A parte ante and
Eternity has been said to be "a negative idea expressed by a positive
sense. It supposes a present existence, and denies a beginning or an end
of that existence."(1) I cannot admit this. No doubt the word denotes
negation of beginning or end, but this is but part of its meaning.
Every term is negative of something, for
every term excludes something. In this point of view eternity
denotes the negation not only of a beginning or an end, but of a
succession in time altogether. But it is a serious error to
regard it as merely or mainly a negation. That which is beyond
the possibility of measurement may nevertheless make a very
positive impression upon us, all the more positive according to
Barrow and Cudworth on that very account. And the mystery which man forbodes when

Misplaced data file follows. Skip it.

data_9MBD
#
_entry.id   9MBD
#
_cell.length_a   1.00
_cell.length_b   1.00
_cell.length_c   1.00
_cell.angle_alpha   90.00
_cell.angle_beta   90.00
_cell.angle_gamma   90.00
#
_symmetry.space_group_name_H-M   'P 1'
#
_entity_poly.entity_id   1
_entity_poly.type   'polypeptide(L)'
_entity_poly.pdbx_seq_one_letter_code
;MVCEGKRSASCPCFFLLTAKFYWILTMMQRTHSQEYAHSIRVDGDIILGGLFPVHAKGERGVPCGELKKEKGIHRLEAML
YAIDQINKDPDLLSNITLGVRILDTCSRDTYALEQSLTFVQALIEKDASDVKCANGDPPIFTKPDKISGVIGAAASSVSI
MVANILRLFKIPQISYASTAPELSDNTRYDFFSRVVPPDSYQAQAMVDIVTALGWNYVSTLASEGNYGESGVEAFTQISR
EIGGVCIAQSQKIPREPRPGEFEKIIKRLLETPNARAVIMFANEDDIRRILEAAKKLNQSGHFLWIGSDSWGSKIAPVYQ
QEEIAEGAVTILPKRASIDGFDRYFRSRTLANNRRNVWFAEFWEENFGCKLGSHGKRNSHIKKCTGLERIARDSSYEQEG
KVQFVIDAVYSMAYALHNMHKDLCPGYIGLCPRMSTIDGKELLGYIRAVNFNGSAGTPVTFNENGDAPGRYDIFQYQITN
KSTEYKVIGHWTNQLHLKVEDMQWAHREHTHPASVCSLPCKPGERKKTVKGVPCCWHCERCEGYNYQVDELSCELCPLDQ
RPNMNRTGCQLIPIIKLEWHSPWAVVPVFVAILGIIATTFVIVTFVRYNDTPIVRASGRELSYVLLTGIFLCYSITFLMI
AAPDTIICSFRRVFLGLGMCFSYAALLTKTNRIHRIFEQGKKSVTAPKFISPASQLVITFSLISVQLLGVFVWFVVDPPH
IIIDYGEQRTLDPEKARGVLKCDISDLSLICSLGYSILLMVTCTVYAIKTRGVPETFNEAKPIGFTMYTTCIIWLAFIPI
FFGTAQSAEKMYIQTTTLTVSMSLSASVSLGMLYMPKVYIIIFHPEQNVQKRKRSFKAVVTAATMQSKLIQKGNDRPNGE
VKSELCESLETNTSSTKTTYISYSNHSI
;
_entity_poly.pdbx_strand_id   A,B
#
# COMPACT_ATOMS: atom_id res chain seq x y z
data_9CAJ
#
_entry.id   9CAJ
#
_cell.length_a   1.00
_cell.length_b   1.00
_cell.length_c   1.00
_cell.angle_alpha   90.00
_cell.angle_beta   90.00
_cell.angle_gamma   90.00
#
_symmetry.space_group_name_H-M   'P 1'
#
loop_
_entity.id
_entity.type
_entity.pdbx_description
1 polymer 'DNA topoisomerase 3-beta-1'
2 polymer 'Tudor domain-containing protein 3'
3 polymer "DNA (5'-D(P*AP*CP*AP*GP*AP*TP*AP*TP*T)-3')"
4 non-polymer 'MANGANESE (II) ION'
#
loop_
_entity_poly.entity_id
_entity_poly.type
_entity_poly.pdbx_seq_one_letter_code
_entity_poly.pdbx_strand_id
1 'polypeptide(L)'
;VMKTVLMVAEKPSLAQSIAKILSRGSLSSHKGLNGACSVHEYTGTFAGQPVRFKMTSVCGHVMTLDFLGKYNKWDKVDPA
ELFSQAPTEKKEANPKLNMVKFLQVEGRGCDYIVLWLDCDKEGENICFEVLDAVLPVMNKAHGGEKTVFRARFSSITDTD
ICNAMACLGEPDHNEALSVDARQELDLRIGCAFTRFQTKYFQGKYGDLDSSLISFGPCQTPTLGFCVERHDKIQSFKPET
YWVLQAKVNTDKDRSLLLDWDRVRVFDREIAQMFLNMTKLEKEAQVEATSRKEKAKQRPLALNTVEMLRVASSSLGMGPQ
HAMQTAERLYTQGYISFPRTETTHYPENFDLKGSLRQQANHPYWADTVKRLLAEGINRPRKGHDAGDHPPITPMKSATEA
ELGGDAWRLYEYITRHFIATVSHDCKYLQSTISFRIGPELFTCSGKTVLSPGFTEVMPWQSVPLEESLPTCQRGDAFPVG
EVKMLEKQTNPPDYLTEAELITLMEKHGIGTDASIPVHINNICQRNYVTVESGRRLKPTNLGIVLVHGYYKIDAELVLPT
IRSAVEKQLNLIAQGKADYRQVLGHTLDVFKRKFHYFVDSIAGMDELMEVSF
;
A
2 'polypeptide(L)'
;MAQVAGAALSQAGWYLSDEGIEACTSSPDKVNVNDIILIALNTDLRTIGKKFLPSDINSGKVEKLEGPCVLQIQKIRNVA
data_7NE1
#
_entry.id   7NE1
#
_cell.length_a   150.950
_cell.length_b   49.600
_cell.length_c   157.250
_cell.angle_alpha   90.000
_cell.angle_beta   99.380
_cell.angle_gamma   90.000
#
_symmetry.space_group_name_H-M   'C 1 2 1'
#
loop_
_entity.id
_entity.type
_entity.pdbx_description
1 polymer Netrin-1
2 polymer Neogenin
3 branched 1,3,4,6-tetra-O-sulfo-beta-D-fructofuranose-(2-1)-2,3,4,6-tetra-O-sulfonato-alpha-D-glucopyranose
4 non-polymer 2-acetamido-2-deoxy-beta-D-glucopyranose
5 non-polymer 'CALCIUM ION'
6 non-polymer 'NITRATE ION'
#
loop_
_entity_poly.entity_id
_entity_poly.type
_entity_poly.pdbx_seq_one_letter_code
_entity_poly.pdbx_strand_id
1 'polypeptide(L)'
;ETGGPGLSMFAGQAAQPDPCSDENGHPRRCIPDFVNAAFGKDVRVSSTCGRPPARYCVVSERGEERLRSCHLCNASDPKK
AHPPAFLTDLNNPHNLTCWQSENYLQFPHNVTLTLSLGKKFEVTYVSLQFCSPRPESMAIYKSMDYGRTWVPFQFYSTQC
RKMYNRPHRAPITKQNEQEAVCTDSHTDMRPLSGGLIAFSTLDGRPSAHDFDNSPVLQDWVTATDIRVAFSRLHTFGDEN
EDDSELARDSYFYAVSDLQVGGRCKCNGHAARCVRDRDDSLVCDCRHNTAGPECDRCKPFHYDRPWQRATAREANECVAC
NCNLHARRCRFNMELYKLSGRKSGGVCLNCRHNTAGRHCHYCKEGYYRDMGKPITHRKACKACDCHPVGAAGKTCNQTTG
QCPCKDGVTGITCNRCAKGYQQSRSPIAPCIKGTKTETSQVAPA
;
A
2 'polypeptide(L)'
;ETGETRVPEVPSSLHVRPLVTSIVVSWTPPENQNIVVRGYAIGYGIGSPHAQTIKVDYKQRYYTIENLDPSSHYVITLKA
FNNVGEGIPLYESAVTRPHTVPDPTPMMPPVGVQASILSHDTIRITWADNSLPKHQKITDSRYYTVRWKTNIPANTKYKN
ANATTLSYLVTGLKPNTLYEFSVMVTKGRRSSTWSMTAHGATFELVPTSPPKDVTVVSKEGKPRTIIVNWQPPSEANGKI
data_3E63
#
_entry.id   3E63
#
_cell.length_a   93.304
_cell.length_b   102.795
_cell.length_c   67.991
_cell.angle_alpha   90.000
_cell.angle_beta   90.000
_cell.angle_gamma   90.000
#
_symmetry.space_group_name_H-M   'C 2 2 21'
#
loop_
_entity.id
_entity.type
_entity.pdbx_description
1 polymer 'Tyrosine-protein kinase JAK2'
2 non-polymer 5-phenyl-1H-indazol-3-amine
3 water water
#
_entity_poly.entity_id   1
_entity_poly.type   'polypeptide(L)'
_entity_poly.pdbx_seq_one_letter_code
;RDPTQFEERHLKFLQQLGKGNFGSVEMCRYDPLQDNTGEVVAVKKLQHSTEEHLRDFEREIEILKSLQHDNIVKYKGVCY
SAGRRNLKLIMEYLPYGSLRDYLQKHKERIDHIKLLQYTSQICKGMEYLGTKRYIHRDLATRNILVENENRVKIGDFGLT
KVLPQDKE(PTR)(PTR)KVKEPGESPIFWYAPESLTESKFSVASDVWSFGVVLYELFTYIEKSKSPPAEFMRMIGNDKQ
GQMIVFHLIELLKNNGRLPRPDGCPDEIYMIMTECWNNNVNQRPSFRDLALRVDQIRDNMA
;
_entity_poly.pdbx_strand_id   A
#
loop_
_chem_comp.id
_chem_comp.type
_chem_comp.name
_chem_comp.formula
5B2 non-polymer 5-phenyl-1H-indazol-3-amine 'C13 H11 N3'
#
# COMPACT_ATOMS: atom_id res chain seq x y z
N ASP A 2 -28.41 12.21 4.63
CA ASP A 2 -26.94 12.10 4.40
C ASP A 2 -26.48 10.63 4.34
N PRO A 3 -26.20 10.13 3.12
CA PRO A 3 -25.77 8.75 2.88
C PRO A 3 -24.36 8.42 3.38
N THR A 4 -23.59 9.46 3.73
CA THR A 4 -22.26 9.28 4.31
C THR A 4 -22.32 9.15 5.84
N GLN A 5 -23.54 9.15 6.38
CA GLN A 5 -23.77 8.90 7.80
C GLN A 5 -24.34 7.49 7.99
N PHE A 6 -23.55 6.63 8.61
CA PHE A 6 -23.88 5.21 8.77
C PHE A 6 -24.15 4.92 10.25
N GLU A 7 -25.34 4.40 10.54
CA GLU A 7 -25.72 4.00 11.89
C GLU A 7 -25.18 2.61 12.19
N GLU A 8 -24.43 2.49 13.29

"He names the name Eternity"
is surely no negation except of the
Nature in which he can nowhere find
"That type of Perfect in his mind."
The stedfast and enduring presence
of all things to Him Who inhabiteth eternity has been called, as we have
seen, the nunc stans of eternity, and it is of this that many
commentators understand the "this day have I begotten Thee" of the
The thought of eternity is necessarily involved in that of God's
absolute Being and perfection, and the French Protestant version of the
Scriptures translates not unfelicitously the I Am Who Am (2) that was
uttered from the burning bush, by Je suis l'Eternal.
(1) FLEMING, Vocabulary of Phil., in voc.
(2) Not I am that I am, as in our present version.